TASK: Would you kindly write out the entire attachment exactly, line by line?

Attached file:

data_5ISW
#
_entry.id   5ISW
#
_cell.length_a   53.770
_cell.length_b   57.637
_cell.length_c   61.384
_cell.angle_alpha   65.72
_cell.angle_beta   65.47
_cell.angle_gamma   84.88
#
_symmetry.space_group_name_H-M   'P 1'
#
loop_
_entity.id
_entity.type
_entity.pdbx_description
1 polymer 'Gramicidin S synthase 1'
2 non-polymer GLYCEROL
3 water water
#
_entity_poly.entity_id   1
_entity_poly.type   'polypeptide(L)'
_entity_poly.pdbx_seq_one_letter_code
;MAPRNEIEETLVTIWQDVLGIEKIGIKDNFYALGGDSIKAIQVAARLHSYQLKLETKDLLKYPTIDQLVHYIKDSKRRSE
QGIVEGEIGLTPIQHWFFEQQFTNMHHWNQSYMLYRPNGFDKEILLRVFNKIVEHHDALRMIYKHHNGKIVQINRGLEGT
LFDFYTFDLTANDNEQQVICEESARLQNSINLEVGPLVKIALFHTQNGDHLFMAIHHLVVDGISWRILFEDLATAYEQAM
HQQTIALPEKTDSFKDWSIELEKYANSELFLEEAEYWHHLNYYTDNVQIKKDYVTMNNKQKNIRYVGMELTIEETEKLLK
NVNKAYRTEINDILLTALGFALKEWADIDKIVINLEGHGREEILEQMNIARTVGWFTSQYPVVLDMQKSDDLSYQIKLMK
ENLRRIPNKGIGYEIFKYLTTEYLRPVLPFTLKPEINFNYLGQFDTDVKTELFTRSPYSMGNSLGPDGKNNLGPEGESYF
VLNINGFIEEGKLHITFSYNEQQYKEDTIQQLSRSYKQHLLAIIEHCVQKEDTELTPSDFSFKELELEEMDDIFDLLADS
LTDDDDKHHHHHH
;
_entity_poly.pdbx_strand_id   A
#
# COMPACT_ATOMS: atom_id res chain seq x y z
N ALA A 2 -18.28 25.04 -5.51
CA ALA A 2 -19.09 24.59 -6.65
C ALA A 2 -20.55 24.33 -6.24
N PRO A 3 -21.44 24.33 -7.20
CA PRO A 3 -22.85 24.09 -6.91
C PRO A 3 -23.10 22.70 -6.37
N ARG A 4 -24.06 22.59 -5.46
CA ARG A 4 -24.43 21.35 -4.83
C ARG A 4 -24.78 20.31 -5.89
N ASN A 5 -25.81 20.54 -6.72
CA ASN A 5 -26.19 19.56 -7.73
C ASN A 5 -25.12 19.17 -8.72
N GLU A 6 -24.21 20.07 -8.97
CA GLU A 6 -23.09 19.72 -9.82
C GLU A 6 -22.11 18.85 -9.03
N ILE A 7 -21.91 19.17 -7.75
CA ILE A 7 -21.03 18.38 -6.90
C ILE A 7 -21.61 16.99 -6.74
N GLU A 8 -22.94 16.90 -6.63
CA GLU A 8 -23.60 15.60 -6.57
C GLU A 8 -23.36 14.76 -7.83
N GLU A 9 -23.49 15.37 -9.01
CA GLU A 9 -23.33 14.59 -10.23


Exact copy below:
data_5ISW
#
_entry.id   5ISW
#
_cell.length_a   53.770
_cell.length_b   57.637
_cell.length_c   61.384
_cell.angle_alpha   65.72
_cell.angle_beta   65.47
_cell.angle_gamma   84.88
#
_symmetry.space_group_name_H-M   'P 1'
#
loop_
_entity.id
_entity.type
_entity.pdbx_description
1 polymer 'Gramicidin S synthase 1'
2 non-polymer GLYCEROL
3 water water
#
_entity_poly.entity_id   1
_entity_poly.type   'polypeptide(L)'
_entity_poly.pdbx_seq_one_letter_code
;MAPRNEIEETLVTIWQDVLGIEKIGIKDNFYALGGDSIKAIQVAARLHSYQLKLETKDLLKYPTIDQLVHYIKDSKRRSE
QGIVEGEIGLTPIQHWFFEQQFTNMHHWNQSYMLYRPNGFDKEILLRVFNKIVEHHDALRMIYKHHNGKIVQINRGLEGT
LFDFYTFDLTANDNEQQVICEESARLQNSINLEVGPLVKIALFHTQNGDHLFMAIHHLVVDGISWRILFEDLATAYEQAM
HQQTIALPEKTDSFKDWSIELEKYANSELFLEEAEYWHHLNYYTDNVQIKKDYVTMNNKQKNIRYVGMELTIEETEKLLK
NVNKAYRTEINDILLTALGFALKEWADIDKIVINLEGHGREEILEQMNIARTVGWFTSQYPVVLDMQKSDDLSYQIKLMK
ENLRRIPNKGIGYEIFKYLTTEYLRPVLPFTLKPEINFNYLGQFDTDVKTELFTRSPYSMGNSLGPDGKNNLGPEGESYF
VLNINGFIEEGKLHITFSYNEQQYKEDTIQQLSRSYKQHLLAIIEHCVQKEDTELTPSDFSFKELELEEMDDIFDLLADS
LTDDDDKHHHHHH
;
_entity_poly.pdbx_strand_id   A
#
# COMPACT_ATOMS: atom_id res chain seq x y z
N ALA A 2 -18.28 25.04 -5.51
CA ALA A 2 -19.09 24.59 -6.65
C ALA A 2 -20.55 24.33 -6.24
N PRO A 3 -21.44 24.33 -7.20
CA PRO A 3 -22.85 24.09 -6.91
C PRO A 3 -23.10 22.70 -6.37
N ARG A 4 -24.06 22.59 -5.46
CA ARG A 4 -24.43 21.35 -4.83
C ARG A 4 -24.78 20.31 -5.89
N ASN A 5 -25.81 20.54 -6.72
CA ASN A 5 -26.19 19.56 -7.73
C ASN A 5 -25.12 19.17 -8.72
N GLU A 6 -24.21 20.07 -8.97
CA GLU A 6 -23.09 19.72 -9.82
C GLU A 6 -22.11 18.85 -9.03
N ILE A 7 -21.91 19.17 -7.75
CA ILE A 7 -21.03 18.38 -6.90
C ILE A 7 -21.61 16.99 -6.74
N GLU A 8 -22.94 16.90 -6.63
CA GLU A 8 -23.60 15.60 -6.57
C GLU A 8 -23.36 14.76 -7.83
N GLU A 9 -23.49 15.37 -9.01
CA GLU A 9 -23.33 14.59 -10.23